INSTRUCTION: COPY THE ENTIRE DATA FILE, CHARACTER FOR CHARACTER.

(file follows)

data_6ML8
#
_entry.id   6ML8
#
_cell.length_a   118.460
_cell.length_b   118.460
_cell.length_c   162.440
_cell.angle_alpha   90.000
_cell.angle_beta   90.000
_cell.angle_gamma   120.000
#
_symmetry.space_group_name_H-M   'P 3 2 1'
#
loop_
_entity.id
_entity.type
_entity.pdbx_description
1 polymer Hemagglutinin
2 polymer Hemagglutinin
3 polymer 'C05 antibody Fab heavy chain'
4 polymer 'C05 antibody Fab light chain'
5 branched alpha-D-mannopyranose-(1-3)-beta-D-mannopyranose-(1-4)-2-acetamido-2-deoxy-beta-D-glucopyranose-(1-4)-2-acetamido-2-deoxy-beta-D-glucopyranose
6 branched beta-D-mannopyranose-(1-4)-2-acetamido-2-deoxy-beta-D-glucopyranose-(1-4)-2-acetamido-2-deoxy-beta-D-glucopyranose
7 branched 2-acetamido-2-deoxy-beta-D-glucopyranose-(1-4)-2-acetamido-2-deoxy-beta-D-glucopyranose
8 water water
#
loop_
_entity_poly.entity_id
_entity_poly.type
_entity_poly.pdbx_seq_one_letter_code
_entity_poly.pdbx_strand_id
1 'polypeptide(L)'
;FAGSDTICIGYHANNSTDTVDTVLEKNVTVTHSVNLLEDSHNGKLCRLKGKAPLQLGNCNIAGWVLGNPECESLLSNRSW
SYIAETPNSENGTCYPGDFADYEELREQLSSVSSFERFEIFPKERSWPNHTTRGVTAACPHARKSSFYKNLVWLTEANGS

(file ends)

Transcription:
data_6ML8
#
_entry.id   6ML8
#
_cell.length_a   118.460
_cell.length_b   118.460
_cell.length_c   162.440
_cell.angle_alpha   90.000
_cell.angle_beta   90.000
_cell.angle_gamma   120.000
#
_symmetry.space_group_name_H-M   'P 3 2 1'
#
loop_
_entity.id
_entity.type
_entity.pdbx_description
1 polymer Hemagglutinin
2 polymer Hemagglutinin
3 polymer 'C05 antibody Fab heavy chain'
4 polymer 'C05 antibody Fab light chain'
5 branched alpha-D-mannopyranose-(1-3)-beta-D-mannopyranose-(1-4)-2-acetamido-2-deoxy-beta-D-glucopyranose-(1-4)-2-acetamido-2-deoxy-beta-D-glucopyranose
6 branched beta-D-mannopyranose-(1-4)-2-acetamido-2-deoxy-beta-D-glucopyranose-(1-4)-2-acetamido-2-deoxy-beta-D-glucopyranose
7 branched 2-acetamido-2-deoxy-beta-D-glucopyranose-(1-4)-2-acetamido-2-deoxy-beta-D-glucopyranose
8 water water
#
loop_
_entity_poly.entity_id
_entity_poly.type
_entity_poly.pdbx_seq_one_letter_code
_entity_poly.pdbx_strand_id
1 'polypeptide(L)'
;FAGSDTICIGYHANNSTDTVDTVLEKNVTVTHSVNLLEDSHNGKLCRLKGKAPLQLGNCNIAGWVLGNPECESLLSNRSW
SYIAETPNSENGTCYPGDFADYEELREQLSSVSSFERFEIFPKERSWPNHTTRGVTAACPHARKSSFYKNLVWLTEANGS